The Nebula Awards Showcase 2018 stands out from the many other science fiction and fantasy short story anthologies, not just because the Nebula Awards are the best of the best in genre fiction, but because each anthology is slightly different. Where many anthologies give you at most a short summary of the author, but little background information, this anthology makes readers feel like insiders in the often labyrinthine world of sci-fi. Each anthology includes an introductory text from the Grand Master from the year the stories were considered for the award (because of publishing times, there is often a delay. These stories come from the 2016 awards, although the book is a recent release). The 2016 Grand Master was Jane Yolen, who is not only an accomplished author in her own right, as all the Grand Masters are, but has a knack for making the reader feel like a co-conspirator, and revealing intimate, behind the scenes details, without feeling like a tell-all. This anthology is also specifically focused on the awards, so it includes lists of the nominees, even if the excerpts aren’t included in the text. This may be of little to no interest to many readers, but again, it creates a context for these stories, and even without examples, some readers may be interested in who was also nominated. When you get to the stories themselves, each story or excerpt starts with an author bio, although these tend more toward the whimsical than your standard author bios in many cases. The volume reproduced the short stories in their entirety, with excerpts from the novelette, novella, and novel categories.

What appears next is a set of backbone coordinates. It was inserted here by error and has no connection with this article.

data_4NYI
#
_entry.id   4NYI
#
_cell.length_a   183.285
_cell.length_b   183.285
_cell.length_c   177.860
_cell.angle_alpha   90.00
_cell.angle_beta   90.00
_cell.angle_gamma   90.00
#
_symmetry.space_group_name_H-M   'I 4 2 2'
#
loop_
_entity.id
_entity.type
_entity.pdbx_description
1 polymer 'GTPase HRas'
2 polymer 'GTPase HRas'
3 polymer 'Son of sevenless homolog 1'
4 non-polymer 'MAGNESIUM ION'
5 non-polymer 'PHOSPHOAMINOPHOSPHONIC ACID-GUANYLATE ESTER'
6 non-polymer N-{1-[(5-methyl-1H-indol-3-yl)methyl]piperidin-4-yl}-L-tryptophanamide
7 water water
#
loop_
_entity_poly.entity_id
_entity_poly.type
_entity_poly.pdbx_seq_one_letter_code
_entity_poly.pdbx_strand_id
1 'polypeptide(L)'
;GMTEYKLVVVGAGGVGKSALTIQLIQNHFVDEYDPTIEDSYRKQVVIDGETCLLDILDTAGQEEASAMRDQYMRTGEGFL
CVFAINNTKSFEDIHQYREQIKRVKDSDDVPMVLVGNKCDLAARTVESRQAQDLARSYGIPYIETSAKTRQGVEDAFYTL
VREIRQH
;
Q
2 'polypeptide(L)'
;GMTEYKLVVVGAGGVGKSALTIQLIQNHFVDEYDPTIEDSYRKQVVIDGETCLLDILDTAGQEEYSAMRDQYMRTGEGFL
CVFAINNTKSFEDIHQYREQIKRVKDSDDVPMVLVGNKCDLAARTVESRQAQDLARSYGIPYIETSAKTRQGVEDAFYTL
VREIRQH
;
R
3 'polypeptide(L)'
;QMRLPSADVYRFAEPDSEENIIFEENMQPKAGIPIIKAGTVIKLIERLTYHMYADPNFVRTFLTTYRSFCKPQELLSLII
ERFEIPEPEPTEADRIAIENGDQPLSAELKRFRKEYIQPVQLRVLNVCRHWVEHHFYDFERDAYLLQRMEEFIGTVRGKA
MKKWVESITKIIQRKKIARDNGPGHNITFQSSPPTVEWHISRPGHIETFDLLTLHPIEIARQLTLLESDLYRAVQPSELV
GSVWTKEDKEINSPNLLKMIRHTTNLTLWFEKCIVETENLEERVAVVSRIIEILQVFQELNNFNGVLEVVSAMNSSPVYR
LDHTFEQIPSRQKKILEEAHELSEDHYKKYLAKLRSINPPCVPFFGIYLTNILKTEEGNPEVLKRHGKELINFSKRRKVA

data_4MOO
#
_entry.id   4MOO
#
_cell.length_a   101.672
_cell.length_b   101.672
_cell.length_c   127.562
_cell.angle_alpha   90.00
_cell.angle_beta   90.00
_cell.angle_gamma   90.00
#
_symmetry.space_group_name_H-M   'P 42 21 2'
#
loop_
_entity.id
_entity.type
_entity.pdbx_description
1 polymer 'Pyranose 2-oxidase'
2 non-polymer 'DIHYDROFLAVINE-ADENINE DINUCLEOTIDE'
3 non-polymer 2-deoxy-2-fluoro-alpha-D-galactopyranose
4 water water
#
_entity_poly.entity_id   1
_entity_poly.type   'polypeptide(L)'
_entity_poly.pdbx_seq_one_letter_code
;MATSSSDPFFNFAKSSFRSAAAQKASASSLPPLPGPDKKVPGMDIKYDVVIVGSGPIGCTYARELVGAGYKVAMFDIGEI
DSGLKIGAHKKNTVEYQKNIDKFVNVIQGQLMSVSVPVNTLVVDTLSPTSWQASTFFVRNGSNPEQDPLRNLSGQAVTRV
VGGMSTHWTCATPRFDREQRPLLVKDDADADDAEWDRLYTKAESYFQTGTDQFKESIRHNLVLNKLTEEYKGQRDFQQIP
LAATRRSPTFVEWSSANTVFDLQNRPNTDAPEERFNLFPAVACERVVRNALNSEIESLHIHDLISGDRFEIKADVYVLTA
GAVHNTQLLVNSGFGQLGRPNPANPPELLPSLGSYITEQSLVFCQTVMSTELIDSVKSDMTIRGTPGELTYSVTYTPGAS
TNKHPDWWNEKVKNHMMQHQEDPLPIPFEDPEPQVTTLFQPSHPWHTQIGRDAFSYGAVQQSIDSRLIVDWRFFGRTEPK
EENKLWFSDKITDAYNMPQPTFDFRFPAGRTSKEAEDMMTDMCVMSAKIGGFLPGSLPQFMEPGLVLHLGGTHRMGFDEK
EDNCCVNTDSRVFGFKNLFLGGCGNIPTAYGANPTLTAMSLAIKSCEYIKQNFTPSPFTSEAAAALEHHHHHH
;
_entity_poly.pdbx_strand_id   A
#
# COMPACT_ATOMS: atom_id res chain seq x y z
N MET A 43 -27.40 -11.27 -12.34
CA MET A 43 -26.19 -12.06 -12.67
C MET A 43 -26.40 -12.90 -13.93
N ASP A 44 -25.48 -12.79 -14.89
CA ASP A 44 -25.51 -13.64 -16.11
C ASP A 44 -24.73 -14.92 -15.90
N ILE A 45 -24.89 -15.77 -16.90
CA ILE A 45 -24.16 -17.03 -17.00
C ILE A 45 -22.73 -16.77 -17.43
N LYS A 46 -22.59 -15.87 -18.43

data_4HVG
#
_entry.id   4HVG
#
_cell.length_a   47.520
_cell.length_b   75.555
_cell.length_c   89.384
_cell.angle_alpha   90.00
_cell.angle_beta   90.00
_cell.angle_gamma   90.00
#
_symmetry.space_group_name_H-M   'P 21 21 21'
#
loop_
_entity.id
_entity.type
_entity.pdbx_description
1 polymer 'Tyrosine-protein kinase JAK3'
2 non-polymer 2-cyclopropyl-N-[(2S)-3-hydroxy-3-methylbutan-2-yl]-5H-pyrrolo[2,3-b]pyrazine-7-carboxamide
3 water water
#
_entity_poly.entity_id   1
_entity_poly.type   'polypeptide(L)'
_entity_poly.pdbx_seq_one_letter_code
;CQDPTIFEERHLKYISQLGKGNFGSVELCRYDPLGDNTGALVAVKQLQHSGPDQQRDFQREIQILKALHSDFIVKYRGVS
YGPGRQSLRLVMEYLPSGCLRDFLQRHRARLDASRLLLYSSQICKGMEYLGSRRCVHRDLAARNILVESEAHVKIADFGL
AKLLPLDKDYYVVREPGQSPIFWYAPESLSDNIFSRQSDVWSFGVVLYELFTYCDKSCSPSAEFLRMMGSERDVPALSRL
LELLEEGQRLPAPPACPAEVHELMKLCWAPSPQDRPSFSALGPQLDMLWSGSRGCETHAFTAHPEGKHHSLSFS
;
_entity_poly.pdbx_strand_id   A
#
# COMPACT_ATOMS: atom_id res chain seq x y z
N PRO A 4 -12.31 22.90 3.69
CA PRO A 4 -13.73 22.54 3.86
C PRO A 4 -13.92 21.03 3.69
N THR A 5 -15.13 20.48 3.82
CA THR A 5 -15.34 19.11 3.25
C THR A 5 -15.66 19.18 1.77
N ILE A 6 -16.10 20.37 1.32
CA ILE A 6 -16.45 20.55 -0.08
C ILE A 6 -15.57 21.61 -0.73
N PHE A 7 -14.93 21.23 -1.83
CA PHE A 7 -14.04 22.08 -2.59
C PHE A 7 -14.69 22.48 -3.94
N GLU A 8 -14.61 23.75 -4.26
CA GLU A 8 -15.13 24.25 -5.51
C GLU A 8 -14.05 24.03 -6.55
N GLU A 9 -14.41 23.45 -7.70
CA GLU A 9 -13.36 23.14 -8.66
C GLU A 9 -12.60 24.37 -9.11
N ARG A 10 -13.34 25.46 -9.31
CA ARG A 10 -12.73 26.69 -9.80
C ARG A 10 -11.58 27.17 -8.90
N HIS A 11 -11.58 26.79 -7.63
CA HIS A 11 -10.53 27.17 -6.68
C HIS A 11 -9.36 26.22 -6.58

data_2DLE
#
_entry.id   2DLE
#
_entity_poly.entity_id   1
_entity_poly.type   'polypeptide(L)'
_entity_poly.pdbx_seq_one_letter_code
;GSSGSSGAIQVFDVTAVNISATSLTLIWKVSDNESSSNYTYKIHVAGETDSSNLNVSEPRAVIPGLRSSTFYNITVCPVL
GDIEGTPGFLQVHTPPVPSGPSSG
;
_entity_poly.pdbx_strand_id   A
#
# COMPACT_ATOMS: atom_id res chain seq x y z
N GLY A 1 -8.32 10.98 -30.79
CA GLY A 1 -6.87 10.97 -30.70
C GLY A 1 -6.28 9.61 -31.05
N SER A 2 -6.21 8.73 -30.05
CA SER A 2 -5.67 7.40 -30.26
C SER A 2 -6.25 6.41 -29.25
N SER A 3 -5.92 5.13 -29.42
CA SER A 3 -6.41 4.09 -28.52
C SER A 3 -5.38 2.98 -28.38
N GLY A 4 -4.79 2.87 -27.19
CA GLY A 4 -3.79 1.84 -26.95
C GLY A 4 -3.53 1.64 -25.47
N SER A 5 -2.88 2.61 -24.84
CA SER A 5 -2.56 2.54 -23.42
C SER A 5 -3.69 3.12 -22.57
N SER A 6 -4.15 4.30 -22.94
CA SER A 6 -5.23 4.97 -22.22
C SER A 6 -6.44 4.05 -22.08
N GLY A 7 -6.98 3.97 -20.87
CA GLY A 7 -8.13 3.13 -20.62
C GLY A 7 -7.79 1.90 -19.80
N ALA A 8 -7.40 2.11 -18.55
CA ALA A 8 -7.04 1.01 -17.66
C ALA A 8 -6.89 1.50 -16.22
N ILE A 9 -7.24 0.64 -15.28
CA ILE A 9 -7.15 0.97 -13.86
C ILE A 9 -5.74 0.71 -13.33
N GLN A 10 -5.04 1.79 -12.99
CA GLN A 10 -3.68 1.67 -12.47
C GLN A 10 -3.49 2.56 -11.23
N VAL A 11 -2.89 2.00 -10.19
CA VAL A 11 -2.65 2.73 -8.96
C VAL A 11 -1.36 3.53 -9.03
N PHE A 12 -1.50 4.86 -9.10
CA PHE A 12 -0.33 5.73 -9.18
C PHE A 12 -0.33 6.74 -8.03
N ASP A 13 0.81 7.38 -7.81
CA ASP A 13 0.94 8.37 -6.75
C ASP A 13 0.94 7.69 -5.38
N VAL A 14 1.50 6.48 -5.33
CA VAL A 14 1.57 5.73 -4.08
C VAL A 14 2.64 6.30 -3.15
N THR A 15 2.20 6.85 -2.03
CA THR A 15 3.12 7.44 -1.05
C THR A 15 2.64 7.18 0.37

The reader who is interested in this text may seem kind of obvious, as it is designed to appeal to readers who are already immersed in sci-fi or who are at least reading genre fiction. I would encourage a broader range of readers to try this text, however. The short story format makes it a quick read, and if you try something new and don’t like it, you aren’t committed for the length of a novel. Speculative fiction is also moving in a more diverse direction, and the stories in this volume aren’t just the stereotype of aliens and laser guns. New sci-fi authors are incredibly diverse, and that diversity is reflected in the characters and stories. Many of these stories are written by female and queer authors, and the characters are equally diverse. The majority of these stories reflect that background in the settings, the storytelling style, and the characters themselves. That said, if readers are looking for very traditional forms of sci-fi, this text likely won’t appeal. The more diverse stories are also more complex, and although short and quick to read, they stay with the reader. This text may also annoy completionists. While obviously reproducing a whole novel is not possible in this kind of anthology, and generally the excerpting has been well done, there are a couple of points where it is obvious that what you’re reading is part of something larger, and you feel the lack of the rest of the story. Ideally, this would encourage the reader to seek out the longer novels, but it could be a temporary irritant in the moment. Overall though, the stories are beautiful, and many of them excel at creating compelling plots and characters in a limited scope. Short fiction can be hard to access without serious effort on the part of the reader, and I would encourage readers to seek out this volume as a wonderful entry to a underrepresented world in literature.
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